There are many substances that science defines as “endocrine disruptors”, that is, capable of interfering with the organism and modifying, in a more or less significant way, not only the fetal development but also the growth of the baby.
Obviously the most exposed to risk are infants, children and young adolescents, to the extent that some researchers say that infertility could find its origins in childhood, especially due to environmental pollution, which would correlate with the decrease in sperm count and some developmental anomalies of the male external genitalia.
The important thing, in any case, is to pay attention to the environment. Today, outside of the air we breathe indoors and outdoors, the attention of science also focuses on nutrition. Together with the foods we eat, we ingest without realizing it every year we ingest at least 250 grams of pesticides and microplastics, i.e. fragments of plastic dispersed in the environment.
There is also a seasoning of phthalates, chemicals that soften the plastic, which can be found in some food containers and migrate to the pot. Unfortunately, these are substances that in addition to having negative consequences on health in general can also harm male fertility.
The effects of taking these compounds range from a reduction in the number of spermatozoa to a decrease in their motility and ability to fertilize the oocyte. Phthalates, pesticides and phytoestrogens behave as endocrine disruptors: they mimic hormones such as the estrogens and androgens present in the body and in this way heavily influence hormonal balances.
In particular, phthalates such as bisphenol A are considered endocrine disruptors with an anti-androgenic action and andrologists suspect that they can cause damage to male fertility: they are found in polycarbonate plastics used for containers for food use or in the coating of cans. restrictions and bans on use have been imposed due to harmful health effects, for example in products intended for early childhood. Equally dangerous are pesticides, which are found in many foods.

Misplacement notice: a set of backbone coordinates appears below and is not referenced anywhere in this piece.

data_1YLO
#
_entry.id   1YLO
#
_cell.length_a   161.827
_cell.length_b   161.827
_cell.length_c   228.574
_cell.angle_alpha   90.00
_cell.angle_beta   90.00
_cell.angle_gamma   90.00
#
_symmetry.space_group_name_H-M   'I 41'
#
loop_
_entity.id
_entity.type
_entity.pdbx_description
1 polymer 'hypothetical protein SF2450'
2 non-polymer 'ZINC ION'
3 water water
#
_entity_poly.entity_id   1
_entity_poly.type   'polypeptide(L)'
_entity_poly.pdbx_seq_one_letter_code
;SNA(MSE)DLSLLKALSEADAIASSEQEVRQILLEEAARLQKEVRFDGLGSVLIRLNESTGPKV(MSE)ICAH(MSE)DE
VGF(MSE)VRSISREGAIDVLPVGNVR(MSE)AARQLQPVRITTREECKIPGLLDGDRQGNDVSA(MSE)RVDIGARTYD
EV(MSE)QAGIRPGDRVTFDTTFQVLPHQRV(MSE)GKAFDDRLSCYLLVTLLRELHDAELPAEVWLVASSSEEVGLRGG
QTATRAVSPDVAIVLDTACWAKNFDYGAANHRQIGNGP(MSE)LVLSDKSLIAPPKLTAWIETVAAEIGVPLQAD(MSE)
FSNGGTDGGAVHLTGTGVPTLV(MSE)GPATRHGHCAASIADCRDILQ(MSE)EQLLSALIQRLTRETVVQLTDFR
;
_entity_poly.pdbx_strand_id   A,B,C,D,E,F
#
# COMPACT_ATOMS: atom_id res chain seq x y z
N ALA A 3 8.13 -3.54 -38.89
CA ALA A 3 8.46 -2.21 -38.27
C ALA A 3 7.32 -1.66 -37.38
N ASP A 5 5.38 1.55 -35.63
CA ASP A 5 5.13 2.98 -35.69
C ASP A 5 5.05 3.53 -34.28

The relationship between climate change and the reduction of spermatozoa is being examined by the experts. The continuous increase in temperature, in addition to smog, chemical contaminants and radiation, can put male reproductive capacity at risk. The increase of one degree of the ambient temperature increases the scrotal temperature by 0.1 degrees which can compromise fertility.
A check by the andrologist, especially when entering adulthood, can be useful to understand how to protect male sexual health from external threats. Many animal species are at risk of extinction, too, due to intense heat waves, which compromise the quality and motility of spermatozoa making the male sex infertile; the same could happen to man, whose genital system is much more sensitive to external temperature than that of women.
The increase in temperature damages the male reproductive system, much more than the female one: in some animal species an increase of a few degrees in external temperatures can halve
Even the exposure of males to heat during the developmental age compromises reproductive capacity once they become adults, in various animal species: the result is, again, a net drop in reproductive possibilities.
Man certainly has multiple protection systems for his reproductive system, but the suspicions of a decidedly negative effect of climate change on fertility are now almost a certainty even for our species. The increase of one degree of the ambient temperature increases the scrotal temperature by 0.1 degrees which can compromise fertility!